Vestas reports development of "stealth" wind blades

The blades, covered with radar-absorbing materials developed with QinetiQ, achieved a targeted reduction in radar cross-section of approximately 99 percent.

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Vestas Wind Systems A/S (Randers, Denmark) reported on June 29 that it has successfully tested a full-scale “stealth” rotor on a turbine, paving the way for wind power plants to be located near many military, airport and other radar systems without interfering in their operations.

The stealth turbine test, which was conducted at a U.K. customer site with technology partner QinetiQ, is part of an ongoing research collaboration that began in 2006. Preliminary test results showed that a Vestas V90 turbine with stealth rotor achieved a targeted reduction in radar cross-section of approximately 99 percent, or 20 decibels, compared with standard turbines.

“Our testing has demonstrated that we have successfully adapted military stealth technology to make Vestas wind turbines viable for placement in many locations that have been restricted by radar concerns,” said Vestas Technology R&D president Finn Strøm Madsen.

“This is a critical step toward the commercialization of stealth turbines and holds potential to open a significant number of wind power locations for Vestas customers.”
With an estimated 20 GW of wind power capacity currently blocked worldwide by concerns about radar interference, Vestas says its stealth turbine research has validated a potentially important addition to the operational, technical and political mitigation tools available today.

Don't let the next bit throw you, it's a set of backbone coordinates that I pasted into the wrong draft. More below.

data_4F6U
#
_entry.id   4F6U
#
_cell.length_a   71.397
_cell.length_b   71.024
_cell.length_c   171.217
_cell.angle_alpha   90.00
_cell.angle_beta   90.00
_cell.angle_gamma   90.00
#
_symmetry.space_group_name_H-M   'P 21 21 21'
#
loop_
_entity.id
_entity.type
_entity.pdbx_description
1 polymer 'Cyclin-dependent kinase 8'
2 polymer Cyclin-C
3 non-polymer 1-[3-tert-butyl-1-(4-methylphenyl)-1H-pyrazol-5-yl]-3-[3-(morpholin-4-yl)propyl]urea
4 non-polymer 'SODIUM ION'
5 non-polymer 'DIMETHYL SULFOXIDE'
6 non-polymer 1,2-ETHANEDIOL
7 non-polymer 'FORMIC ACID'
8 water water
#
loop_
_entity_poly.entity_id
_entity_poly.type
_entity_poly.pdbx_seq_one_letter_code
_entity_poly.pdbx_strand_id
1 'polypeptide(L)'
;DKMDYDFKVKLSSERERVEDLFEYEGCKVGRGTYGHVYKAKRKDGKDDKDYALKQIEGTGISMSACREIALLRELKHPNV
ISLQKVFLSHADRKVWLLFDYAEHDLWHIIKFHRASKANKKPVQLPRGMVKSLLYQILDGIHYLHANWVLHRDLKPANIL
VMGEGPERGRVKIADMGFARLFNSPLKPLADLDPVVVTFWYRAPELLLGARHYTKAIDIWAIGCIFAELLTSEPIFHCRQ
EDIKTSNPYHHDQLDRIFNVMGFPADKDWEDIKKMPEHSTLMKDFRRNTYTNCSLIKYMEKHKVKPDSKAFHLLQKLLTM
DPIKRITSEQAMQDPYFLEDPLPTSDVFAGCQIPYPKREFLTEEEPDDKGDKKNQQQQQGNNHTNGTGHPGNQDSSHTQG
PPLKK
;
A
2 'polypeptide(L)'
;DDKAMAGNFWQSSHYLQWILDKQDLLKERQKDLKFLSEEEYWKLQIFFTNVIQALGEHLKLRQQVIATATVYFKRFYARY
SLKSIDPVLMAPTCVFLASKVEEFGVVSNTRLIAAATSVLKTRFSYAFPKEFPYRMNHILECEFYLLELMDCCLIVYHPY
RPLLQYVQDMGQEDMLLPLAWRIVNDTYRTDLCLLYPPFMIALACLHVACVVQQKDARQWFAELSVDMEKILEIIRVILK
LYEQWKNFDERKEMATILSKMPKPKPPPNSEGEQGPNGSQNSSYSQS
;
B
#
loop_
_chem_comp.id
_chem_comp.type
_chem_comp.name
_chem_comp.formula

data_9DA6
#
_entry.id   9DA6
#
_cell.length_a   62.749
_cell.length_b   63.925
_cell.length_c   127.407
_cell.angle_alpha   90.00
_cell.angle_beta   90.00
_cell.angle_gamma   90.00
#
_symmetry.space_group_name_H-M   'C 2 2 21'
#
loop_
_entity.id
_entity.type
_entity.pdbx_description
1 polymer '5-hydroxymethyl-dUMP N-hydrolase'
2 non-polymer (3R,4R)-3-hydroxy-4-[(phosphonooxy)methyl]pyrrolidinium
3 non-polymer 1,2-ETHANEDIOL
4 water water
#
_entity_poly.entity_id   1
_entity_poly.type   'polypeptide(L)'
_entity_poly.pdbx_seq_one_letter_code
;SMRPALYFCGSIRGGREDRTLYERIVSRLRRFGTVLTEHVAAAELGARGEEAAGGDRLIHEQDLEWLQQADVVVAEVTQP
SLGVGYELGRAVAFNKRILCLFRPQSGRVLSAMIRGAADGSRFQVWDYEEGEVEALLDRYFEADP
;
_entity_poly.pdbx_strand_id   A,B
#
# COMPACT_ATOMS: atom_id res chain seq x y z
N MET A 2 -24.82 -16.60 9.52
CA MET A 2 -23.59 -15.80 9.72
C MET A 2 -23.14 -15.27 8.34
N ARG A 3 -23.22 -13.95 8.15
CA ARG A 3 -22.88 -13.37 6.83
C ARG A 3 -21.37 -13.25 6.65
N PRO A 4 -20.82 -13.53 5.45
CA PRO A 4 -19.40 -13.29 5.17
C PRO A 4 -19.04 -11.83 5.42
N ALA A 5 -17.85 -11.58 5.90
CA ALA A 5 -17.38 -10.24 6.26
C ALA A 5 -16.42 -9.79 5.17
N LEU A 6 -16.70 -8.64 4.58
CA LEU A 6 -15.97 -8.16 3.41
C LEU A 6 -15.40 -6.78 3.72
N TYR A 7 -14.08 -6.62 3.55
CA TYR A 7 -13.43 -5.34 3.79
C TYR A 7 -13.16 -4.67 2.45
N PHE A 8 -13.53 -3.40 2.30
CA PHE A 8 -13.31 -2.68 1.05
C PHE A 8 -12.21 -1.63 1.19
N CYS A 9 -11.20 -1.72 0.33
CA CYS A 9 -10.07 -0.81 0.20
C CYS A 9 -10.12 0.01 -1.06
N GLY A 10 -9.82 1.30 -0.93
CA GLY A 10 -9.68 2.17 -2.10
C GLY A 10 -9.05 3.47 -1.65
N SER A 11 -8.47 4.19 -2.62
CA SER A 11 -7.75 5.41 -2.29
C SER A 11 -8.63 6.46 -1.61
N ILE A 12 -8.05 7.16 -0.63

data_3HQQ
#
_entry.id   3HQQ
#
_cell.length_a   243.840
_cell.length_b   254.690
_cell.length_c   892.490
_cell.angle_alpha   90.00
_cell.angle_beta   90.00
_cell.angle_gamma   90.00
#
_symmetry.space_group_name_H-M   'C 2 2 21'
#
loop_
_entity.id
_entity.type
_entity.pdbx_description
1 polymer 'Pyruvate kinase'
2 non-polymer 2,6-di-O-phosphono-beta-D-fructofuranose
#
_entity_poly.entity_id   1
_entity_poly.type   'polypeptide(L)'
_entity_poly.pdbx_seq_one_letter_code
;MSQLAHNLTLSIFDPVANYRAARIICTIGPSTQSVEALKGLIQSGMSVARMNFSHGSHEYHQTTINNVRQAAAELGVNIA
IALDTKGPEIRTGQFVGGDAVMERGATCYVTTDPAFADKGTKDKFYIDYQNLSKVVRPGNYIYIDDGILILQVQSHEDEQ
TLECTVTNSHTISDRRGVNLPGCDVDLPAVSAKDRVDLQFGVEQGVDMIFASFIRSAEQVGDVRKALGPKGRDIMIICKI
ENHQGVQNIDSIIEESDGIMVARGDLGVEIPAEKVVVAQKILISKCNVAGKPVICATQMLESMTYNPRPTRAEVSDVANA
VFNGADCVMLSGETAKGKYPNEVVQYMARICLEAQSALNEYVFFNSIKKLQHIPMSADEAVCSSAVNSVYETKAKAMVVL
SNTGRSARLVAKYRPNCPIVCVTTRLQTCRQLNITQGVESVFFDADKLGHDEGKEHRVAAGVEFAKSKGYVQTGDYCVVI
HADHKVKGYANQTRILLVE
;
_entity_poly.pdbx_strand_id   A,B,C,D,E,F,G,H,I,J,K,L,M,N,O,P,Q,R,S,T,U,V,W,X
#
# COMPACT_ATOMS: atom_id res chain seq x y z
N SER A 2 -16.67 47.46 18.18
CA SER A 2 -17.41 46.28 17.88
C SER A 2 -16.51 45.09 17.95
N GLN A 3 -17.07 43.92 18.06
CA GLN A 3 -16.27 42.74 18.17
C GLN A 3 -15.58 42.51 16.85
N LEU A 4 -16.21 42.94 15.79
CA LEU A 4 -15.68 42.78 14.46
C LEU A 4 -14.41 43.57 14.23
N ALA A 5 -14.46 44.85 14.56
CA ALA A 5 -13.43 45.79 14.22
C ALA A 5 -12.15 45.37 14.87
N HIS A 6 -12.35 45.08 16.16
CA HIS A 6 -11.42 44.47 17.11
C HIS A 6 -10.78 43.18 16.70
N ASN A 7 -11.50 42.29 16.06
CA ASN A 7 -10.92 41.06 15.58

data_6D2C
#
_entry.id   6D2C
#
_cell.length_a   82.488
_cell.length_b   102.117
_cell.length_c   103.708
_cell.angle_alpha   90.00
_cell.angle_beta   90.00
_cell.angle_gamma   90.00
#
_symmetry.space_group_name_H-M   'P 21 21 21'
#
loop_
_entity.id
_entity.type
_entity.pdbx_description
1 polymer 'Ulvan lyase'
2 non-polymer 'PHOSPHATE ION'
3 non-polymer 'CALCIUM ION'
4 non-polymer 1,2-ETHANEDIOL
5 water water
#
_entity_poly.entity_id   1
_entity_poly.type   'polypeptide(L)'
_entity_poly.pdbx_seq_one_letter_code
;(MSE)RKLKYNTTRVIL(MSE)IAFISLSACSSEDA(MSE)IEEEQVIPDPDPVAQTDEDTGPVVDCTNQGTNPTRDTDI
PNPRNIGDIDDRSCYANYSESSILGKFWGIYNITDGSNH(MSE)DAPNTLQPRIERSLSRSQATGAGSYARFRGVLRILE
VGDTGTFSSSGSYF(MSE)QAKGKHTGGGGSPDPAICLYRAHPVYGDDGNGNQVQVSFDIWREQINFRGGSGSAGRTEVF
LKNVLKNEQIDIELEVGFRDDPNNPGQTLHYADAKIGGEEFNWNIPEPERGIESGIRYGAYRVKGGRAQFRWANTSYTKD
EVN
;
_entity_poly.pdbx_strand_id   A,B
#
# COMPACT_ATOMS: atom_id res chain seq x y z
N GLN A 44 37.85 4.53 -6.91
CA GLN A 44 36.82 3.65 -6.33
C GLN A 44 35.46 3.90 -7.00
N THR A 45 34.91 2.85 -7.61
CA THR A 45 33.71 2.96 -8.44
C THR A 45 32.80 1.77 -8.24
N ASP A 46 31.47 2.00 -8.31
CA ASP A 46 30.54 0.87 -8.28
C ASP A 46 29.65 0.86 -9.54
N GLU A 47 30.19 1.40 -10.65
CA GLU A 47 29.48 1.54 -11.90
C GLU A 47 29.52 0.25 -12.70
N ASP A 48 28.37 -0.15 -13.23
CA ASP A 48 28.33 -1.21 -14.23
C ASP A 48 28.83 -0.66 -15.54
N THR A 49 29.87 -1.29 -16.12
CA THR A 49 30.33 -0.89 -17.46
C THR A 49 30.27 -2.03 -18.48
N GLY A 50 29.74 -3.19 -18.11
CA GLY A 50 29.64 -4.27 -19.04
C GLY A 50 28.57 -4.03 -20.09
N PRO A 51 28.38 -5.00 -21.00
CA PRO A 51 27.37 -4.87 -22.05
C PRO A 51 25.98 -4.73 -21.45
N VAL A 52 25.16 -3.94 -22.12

The stealth turbine solution uses a portfolio of radar-absorbing materials that are integrated into the current manufacturing processes for turbine components and can be designed to operate at aviation and maritime frequencies. These modifications do not affect the performance or appearance of the turbines, which meet current visual standards.

The full-scale test announced today follows more than five years of research collaboration with U.K.-based QinetiQ to develop and improve the application of military stealth technology to wind turbines. Early laboratory and wind tunnel testing progressed to initial site testing of a single, 44m blade in late 2009. Additional design optimization led to process cost reductions and quality improvements that were verified by the full-scale testing of a three-blade stealth turbine in 2011.